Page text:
Financial services firms are facing a number of critical challenges, including increasing trade volumes; periods of high market volatility; the introduction of new regulations, such as the Payment Services Directive (PSD2) and Fundamental Review of the Trading Book (FRTB); and the need to accelerate innovation.
Businesses across the sector are increasingly looking to address these challenges, while reducing costs and improving operational efficiencies. However, this is proving difficult. In the first of two blogs, we’ll explore the issues currently holding financial institutions back from innovating and preventing them from tackling the core challenges the industry is facing.
What’s Stopping Organisations Addressing These Challenges?
To a great extent, the existing technology infrastructures that are in place are simply not sufficiently attuned to the demands of the modern financial services environment. In fact, according to our survey of IT decision-makers within the financial/banking sector, more than half (51%) said processes across multiple applications are not well integrated across their organisations, while forty-three percent think their organisation is struggling to achieve a complete and accurate enterprise-level view of all their data.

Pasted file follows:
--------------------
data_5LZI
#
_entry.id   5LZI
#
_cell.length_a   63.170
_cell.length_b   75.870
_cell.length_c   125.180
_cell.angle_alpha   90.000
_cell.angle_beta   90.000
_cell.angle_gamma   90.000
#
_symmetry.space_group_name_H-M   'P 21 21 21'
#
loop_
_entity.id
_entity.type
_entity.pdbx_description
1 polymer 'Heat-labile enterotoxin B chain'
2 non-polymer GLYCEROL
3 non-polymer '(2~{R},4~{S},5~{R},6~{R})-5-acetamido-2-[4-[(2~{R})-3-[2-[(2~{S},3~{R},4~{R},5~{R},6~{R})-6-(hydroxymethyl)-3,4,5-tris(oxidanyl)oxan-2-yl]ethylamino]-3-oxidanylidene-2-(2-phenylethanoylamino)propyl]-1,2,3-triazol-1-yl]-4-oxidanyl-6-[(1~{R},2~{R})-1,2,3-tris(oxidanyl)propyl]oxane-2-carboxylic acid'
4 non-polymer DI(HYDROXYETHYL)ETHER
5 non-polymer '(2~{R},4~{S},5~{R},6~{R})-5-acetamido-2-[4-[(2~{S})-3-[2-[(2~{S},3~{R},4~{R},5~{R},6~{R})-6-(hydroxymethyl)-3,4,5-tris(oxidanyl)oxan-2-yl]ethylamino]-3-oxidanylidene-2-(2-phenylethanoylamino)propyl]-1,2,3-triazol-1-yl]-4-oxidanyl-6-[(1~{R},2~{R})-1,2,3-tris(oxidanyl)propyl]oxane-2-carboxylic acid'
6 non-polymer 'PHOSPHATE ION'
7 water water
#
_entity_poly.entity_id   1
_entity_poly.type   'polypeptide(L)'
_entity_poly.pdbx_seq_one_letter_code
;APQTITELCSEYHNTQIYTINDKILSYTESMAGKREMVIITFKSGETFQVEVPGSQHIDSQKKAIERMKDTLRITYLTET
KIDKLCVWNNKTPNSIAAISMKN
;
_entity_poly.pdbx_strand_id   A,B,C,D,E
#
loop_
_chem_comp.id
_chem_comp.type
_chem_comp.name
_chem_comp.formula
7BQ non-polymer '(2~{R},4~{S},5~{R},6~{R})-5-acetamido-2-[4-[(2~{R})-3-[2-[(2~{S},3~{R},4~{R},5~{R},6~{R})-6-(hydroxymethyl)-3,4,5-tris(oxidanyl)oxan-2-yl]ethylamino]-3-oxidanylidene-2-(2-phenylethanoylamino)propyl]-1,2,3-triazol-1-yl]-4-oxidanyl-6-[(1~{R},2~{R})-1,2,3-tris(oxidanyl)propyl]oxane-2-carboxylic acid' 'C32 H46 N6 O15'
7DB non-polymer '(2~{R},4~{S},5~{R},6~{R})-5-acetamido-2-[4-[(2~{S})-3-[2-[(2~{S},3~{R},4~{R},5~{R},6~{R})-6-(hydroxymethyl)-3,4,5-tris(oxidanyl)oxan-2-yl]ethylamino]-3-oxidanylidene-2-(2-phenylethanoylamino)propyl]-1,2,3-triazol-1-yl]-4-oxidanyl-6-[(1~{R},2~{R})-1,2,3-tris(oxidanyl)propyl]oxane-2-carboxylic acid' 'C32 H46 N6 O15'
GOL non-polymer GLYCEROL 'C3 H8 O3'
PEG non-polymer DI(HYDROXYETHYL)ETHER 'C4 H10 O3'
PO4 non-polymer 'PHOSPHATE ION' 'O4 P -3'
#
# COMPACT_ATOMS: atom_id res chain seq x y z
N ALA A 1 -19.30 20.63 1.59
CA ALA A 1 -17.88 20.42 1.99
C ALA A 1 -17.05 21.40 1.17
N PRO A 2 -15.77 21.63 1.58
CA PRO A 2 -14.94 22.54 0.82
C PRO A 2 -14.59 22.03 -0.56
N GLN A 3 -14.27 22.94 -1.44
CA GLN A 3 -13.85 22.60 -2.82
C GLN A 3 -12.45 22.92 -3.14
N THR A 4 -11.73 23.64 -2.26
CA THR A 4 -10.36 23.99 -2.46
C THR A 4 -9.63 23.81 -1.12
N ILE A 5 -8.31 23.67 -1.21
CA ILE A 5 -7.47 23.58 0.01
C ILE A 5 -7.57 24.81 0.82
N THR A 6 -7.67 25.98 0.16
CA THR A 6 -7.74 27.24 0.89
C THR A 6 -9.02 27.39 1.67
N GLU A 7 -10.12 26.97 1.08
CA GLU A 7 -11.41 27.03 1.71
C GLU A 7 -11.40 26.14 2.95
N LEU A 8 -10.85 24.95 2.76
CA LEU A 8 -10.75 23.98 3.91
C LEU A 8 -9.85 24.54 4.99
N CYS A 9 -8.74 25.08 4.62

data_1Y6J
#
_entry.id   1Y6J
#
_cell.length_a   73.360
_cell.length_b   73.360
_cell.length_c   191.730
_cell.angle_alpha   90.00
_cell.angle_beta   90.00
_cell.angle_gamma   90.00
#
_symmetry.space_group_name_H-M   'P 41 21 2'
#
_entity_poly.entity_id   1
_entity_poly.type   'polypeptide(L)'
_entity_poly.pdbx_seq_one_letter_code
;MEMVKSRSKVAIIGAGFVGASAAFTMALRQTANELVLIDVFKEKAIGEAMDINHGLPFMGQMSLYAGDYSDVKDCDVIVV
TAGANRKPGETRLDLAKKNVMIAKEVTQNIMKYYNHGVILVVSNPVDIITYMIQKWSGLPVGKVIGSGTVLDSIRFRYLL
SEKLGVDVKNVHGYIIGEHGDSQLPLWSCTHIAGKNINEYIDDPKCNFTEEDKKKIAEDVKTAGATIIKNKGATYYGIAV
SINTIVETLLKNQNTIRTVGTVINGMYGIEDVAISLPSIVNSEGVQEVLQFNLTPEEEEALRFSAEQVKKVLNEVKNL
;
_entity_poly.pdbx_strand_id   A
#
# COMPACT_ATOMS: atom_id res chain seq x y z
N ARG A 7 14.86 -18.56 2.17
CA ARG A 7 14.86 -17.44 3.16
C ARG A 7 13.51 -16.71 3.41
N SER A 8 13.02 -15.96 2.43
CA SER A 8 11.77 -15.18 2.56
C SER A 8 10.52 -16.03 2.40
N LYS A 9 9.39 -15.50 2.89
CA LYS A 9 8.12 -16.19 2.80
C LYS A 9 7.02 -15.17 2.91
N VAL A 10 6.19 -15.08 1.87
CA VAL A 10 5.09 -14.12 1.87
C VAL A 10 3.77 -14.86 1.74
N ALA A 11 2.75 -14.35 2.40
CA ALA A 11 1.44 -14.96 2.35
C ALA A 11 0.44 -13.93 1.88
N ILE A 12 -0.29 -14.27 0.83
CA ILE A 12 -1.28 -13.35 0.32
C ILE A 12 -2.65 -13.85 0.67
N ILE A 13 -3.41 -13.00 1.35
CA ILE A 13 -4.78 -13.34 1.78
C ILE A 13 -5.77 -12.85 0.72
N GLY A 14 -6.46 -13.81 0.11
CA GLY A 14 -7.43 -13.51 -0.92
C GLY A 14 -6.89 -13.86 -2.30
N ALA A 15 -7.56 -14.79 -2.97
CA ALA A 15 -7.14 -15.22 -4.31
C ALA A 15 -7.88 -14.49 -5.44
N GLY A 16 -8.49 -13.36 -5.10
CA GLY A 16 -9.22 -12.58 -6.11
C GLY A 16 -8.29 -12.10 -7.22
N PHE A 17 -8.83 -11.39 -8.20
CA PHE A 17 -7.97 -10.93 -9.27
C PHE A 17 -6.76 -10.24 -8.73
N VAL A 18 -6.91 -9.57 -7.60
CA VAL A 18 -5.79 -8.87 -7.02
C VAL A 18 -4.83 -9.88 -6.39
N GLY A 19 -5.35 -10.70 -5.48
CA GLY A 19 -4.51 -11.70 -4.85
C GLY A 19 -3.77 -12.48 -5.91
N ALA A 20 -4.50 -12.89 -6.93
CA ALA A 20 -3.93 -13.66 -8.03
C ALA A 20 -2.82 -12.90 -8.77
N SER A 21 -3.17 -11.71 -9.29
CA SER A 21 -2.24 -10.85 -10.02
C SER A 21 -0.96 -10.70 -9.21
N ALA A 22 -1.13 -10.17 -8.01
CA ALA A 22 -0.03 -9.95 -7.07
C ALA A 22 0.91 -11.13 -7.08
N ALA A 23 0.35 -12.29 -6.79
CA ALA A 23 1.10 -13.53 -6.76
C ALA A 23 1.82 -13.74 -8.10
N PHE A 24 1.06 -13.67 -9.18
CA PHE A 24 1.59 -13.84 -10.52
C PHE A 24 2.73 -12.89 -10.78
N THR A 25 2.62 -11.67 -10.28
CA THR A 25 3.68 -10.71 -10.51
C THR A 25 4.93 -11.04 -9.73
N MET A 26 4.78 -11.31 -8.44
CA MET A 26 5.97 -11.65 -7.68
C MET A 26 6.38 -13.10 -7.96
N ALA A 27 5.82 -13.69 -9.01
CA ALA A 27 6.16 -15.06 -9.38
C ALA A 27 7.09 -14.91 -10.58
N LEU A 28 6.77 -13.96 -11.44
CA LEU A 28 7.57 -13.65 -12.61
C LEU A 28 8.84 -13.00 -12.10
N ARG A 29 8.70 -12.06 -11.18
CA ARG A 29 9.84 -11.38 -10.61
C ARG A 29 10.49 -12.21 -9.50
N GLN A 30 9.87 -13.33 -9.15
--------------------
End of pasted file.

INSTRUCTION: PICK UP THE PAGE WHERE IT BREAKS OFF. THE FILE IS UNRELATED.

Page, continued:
Additionally, most businesses are having to handle ever-escalating data volumes – a challenge that is only going to intensify as IDC projects¹ that by 2025 a staggering 163 zettabytes of data will be generated per year, ten times the data generated in 2016.
Often, financial services organisations find it difficult to get a handle on the vast volumes of data they have at their disposal. This is due to the fact that the systems and infrastructure they have in place today tends to not support a sufficiently agile, interoperable approach. As a result, data is typically siloed, making it difficult for organisations to leverage it in order to advance their business goals and comply with regulatory requirements.
Overreliance on Legacy Systems
The inability to analyse data is compounded by a reliance on disconnected legacy systems and having multiple different kinds of databases and applications that operate in silos and don’t readily support high levels of integration.
Older organisations operating with huge data silos due to legacy systems are likely to have serious concerns to address to comply with new regulations like FRTB, which requires analysing larger data sets with smaller processing windows. For these organisations, significant investment in new technologies will be required to meet the regulatory stipulations. That said, even newer financial institutions are likely to encounter problems.